[31:36] Rob: Yeah, I agree with what you said. I also think that, you know, building a great product is probably the best way. Solving…solving a problem really well is a good way to get people to talk about you but as you said when you only have 50 or a hundred customers which when you’re getting started that’s what you have, people aren’t going to be talking about you. You don’t have the scale. I think another aspect to this that can be helpful to get people talk…to talk about you is to try to be everywhere. That means beyond blogs and be running ads and pipe in on forums and be on podcasts and be in the conferences. As long as you’re within that small enough niche, you’re not trying to target the entire world, you can pretty quickly cover the landscape of a lot of places where people frequent.

[32:15] If you look at the web design niche I mean if you…if you guest posted on five web design blogs to very specific ones, within a month and were also on a couple of web design podcasts, you would cover a huge amount of territory and people would start to feel like, “Wow, this guy really is everywhere.” So, that’s another way to get people kind of thinking you’re at top of mind and if they feel like you’re more legitimate. I mean you are. You are actually out there especially if the stuff you’re sharing is interesting and educational, it can really get people more excited or more interested and willing to talk about your app.

[32:44] The idea that you’re going to just have your existing customers go out and promote your app, it’s not – I mean yeah, it can get you a few extra customers and you can use a product like Ambassador. If you go to getambassador.com it’s actually what I used on a couple of my apps, that’s actually a great way to do it. They give you some forms and some other ways for your customers to share your product with, you know, other people and actually to get a cut off the price if that’s what you want or just out of the goodness of their heart. I mean however you want to set it up is fine but – so there are definitely tools out there to do it. I haven’t seen this done to scale to really starting, you know, getting aside from viral loop applications which are typical B2C apps, I have to see an example of one before I believe that word of mouth can really be use in and be a repeatable process to grow a B2B app.

[33:30] Mike: That’s right and I think that in terms of focusing on improving word of mouth for your application, I think that there’s a lot of other much lower hanging fruit that it’s probably warranted to go after than to concentrate on “How do I improve word of mouth for my application when I’m just starting out?”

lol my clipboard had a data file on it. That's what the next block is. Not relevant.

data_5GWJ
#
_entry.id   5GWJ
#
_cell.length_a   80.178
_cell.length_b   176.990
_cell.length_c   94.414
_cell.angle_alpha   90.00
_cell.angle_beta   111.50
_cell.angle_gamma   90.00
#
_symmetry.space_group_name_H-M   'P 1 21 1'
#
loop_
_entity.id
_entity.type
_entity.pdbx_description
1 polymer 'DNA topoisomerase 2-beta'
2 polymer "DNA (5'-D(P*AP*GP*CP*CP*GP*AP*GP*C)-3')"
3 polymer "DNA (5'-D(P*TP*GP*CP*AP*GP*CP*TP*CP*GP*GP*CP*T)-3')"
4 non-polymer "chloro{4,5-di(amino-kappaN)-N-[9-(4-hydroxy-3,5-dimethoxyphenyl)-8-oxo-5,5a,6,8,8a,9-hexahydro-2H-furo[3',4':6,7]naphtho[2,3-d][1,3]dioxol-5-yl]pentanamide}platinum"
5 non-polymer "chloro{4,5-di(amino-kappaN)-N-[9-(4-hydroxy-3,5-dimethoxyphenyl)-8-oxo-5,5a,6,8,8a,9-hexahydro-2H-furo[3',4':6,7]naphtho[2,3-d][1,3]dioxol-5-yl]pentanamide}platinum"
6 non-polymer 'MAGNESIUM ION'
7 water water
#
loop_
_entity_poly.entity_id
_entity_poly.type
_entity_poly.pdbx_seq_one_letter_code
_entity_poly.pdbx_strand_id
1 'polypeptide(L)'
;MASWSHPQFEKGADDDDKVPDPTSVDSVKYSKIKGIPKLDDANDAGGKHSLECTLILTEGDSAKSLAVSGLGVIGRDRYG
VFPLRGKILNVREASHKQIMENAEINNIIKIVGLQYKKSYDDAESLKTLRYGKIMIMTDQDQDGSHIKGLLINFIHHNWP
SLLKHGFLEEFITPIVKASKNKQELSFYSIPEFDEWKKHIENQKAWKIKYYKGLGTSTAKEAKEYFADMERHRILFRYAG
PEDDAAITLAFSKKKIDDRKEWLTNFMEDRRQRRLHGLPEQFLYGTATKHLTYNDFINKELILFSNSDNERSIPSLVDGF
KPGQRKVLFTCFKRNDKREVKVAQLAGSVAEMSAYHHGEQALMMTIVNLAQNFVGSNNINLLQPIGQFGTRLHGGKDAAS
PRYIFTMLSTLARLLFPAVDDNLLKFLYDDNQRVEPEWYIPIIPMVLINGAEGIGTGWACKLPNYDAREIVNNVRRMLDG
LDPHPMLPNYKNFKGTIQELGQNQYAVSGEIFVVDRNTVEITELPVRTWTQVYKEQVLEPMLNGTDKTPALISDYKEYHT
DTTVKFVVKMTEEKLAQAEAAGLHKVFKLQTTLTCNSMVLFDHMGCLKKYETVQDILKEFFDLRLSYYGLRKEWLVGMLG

[33:47] Music

[33:50] Rob: If you have a question or comment, call our voicemail number at 888-801-9690 or e-mail us at questions@startupsfortherestofus.com. Our theme music is an excerpt from “We’re Outta Control”  by MoOt used under Creative Commons. Subscribe to us in iTunes by searching for startups or via RSS at startupsfortherestofus.com where you’ll also find a full transcript of each episode. Thanks for listening. We’ll see you next time.

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6 Responses to “Episode 122 | Four B 2 B Marketing Strategies for Startups”

  1. Wow. This was an amazing and actionable episode. I’m going to have to listen to this again, except this time with a notepad.

    Grats on the new macbook Rob. Check out TotalSpaces when the swipe animation gets old.

  2. Hi
    Thx for podcast.
    I’d recommend to take a look application Alfred for Mac .
    I really like it. They have free version which enough for most of users.

  3. Great show as always! But if you guys are going to be Mac users now, you have to start pronouncing OS X as “OS Ten” ;-).

  4. @Benjamin – I love that TotalSpaces was developed by Antonin Hildebrand of BinaryAge – an Academy Lifetime member from way back. Thanks for the recommendation!

    @Rob – Really?! All these tech podcasts I listen to and I’ve always heard it OSX? I am going to research this… 🙂

  5. Hi guys,

    That was great and really detailed.

    Really appreciate the time and depth you went into.

    Thanks very much 🙂


  6. Great episode, I just went back and re-listened.

    Rob, I remember you mentioned your “great google doc of ideas” when you acquired hittail and I note it mentioned again in this episode and a similar doc for drip.

    You’re a pro and I bet the ideas in both google docs are brilliant and exhaustive. You could turn them into a PDF case study marketing idea ebooks. I’d buy them! Please consider the notion. Get a VA on the case.